Survey: Americans still view Kennedy’s inauguration speech as important

President John F. Kennedy delivers his inaugural address
President John F. Kennedy delivers his inaugural address


Americans believe that key themes from President Kennedy’s inauguration speech are still important more than 50 years later, a new survey says.

Kennedy, the first Catholic U.S. president, was also a member of the Knights of Columbus, a Catholic fraternal charitable organization which in 2010 funded restoration work on the assassinated president’s tomb. The tomb at Arlington National Cemetery bears inscriptions from his January 20, 1961 presidential inaugural speech.

A Knights of Columbus-Marist poll focused on several memorable passages about freedom, service to the country, and the role of God in national life. These included Kennedy’s statement “We shall pay any price, bear any burden, meet any hardship, support any friend, oppose any foe, in order to assure the
survival and the success of liberty,” as well as his famous call to service: “Ask not what your country can do for you, ask what you can do for your country.”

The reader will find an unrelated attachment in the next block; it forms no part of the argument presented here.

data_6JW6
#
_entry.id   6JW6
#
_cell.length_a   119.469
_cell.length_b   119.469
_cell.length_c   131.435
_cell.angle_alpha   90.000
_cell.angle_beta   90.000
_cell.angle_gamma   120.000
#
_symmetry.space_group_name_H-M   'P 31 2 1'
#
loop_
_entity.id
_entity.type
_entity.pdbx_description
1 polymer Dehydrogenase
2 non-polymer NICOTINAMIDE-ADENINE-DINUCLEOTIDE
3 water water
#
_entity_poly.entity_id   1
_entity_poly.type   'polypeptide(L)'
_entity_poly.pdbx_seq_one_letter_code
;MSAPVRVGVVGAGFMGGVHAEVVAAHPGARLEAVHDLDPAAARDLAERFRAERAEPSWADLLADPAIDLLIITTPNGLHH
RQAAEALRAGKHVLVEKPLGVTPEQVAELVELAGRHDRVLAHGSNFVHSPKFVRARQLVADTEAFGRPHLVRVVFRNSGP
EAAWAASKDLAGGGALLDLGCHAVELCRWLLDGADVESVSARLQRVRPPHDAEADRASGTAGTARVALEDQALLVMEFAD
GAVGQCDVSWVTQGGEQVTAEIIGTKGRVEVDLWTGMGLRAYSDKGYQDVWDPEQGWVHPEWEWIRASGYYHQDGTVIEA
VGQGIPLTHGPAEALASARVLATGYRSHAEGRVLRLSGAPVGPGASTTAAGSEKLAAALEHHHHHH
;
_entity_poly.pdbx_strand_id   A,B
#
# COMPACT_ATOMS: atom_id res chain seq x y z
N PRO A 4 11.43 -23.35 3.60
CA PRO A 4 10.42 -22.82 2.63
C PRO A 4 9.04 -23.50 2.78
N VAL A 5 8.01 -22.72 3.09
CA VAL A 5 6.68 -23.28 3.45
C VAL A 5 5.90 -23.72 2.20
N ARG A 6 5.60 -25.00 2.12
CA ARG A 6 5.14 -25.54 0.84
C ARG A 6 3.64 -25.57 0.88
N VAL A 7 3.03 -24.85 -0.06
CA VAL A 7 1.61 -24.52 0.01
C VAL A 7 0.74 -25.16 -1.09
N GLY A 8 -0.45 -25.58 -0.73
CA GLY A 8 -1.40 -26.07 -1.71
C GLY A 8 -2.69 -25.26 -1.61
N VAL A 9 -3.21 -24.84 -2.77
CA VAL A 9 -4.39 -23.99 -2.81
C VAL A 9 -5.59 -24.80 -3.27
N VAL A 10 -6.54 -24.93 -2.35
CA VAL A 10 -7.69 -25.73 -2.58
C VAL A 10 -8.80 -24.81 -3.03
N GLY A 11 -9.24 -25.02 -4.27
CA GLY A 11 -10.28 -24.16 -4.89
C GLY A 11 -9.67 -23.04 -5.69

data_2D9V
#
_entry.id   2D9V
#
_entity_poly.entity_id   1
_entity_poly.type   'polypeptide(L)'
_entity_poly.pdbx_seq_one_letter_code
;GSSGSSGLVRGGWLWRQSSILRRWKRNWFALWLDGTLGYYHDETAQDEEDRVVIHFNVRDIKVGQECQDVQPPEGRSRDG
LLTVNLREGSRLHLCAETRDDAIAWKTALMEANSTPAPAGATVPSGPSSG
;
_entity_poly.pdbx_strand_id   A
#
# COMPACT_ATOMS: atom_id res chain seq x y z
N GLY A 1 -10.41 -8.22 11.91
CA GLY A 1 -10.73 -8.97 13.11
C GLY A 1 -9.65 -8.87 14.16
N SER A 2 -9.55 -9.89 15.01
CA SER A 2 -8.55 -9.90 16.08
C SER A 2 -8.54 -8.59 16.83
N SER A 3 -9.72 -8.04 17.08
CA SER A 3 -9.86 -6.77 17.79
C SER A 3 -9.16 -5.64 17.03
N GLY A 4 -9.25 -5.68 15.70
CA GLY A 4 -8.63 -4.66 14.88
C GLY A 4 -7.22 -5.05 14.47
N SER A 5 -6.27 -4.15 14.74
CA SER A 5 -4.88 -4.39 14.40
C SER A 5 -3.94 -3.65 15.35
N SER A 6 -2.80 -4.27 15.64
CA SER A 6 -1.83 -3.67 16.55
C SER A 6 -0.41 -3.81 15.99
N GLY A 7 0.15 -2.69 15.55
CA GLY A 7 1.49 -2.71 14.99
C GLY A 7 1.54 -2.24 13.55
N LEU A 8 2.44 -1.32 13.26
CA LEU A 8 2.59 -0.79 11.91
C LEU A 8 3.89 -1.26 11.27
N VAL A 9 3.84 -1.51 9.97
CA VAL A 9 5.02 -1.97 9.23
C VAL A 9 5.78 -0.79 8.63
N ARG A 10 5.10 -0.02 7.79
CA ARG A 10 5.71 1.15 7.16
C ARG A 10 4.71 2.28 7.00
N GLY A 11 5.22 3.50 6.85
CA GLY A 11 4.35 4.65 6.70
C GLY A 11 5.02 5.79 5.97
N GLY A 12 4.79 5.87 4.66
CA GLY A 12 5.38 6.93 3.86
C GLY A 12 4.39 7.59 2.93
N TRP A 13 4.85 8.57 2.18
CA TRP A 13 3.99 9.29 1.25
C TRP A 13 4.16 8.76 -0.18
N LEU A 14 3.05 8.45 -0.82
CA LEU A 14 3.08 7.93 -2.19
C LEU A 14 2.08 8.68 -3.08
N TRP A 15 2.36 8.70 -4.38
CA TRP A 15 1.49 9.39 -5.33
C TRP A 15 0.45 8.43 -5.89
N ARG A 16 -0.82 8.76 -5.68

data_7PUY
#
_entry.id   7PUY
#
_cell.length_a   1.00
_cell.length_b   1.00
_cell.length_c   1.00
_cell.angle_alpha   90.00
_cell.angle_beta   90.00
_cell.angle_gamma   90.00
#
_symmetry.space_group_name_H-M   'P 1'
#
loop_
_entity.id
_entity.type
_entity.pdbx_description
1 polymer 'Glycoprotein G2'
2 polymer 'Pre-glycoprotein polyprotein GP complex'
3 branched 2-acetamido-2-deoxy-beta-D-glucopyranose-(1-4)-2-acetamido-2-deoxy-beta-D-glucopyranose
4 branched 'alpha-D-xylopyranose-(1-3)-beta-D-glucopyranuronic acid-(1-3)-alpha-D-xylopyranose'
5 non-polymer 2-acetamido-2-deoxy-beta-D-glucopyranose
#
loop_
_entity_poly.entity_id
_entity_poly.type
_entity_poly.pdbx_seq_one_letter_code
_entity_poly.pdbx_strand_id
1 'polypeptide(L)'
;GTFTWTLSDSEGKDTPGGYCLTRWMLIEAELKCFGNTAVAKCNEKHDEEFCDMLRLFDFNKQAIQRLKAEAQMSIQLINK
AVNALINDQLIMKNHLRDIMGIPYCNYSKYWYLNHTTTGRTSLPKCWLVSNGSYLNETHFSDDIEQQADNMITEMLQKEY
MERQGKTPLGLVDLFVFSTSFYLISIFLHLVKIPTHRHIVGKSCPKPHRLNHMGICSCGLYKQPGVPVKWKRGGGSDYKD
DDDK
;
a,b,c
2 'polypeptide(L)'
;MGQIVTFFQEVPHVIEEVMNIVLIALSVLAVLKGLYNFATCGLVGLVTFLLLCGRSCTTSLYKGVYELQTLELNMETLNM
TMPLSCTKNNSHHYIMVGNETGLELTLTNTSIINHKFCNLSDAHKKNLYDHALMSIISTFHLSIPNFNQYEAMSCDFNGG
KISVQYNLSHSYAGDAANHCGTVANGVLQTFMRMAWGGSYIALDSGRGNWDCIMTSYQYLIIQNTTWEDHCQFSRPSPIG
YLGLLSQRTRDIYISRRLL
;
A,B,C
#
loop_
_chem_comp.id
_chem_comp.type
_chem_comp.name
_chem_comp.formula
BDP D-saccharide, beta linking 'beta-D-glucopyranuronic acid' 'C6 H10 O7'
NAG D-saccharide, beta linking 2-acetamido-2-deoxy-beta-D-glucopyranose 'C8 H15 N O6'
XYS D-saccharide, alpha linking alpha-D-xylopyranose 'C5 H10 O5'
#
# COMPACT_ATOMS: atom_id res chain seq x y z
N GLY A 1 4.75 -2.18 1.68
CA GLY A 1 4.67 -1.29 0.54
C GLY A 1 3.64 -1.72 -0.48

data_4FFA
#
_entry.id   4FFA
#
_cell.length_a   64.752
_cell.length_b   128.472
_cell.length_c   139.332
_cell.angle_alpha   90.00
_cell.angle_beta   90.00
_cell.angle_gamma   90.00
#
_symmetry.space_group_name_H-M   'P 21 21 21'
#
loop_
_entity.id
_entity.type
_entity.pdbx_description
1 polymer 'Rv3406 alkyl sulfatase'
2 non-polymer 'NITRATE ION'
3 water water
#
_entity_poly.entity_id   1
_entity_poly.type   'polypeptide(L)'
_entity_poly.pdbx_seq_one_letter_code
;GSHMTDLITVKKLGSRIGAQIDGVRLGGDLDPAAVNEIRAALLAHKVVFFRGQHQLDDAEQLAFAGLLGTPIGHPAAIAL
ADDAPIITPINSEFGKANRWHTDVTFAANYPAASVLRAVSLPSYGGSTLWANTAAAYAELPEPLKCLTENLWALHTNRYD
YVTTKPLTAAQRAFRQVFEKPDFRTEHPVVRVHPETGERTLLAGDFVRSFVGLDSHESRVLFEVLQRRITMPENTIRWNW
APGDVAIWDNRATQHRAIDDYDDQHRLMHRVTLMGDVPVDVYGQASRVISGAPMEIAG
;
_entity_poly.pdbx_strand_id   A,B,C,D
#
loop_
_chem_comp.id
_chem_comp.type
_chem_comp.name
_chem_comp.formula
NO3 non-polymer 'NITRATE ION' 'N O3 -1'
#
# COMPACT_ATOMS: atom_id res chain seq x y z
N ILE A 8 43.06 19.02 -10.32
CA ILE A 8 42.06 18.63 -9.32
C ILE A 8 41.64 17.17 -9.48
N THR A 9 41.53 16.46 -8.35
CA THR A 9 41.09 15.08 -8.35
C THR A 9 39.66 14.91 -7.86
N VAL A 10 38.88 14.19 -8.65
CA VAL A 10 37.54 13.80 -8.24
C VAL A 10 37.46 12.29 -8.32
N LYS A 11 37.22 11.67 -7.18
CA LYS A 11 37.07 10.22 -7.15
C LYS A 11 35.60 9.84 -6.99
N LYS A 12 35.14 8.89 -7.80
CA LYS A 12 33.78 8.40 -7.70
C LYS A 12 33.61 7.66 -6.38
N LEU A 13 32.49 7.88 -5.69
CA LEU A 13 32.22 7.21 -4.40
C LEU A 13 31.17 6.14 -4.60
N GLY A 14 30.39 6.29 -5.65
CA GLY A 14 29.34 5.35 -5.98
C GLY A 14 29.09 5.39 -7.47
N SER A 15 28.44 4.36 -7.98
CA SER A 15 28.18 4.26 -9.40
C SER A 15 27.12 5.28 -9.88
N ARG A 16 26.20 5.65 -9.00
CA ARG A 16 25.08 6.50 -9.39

Ninety-five percent or more of respondents said these quotes are either very or somewhat important for the United Sates.

Two other quotations dealt with the role of God in national life. Those quotes were: “Here on earth God’s work must truly be our own” and “The rights of man come not from the generosity of the state, but from the hand of God.”

About 86 percent of respondents said the first quotation was either very or somewhat important for the U.S., while about 85 percent said the same of the second quotation. However, about 20 percent of Millennials, those between 18 and 29, thought both quotes were not very important or not important at all.

Two-thirds of respondents overall and 82 percent of Millennials think President Kennedy was “one of the best presidents in history.”

“Fifty years after President John F. Kennedy stirred a nation with these important words, Americans continue to recognize the importance of what he said, of his definition of what it means to be an American,” commented Carl A. Anderson, Supreme Knight of Columbus.

“President Kennedy reminded us then that we must be at the service of God and country and that message – as Americans clearly understand – is still very important to our nation today.”

The survey of 1,018 adults was conducted Jan. 6 to Jan. 10 and claims a margin of error of plus or minus three percentage points.

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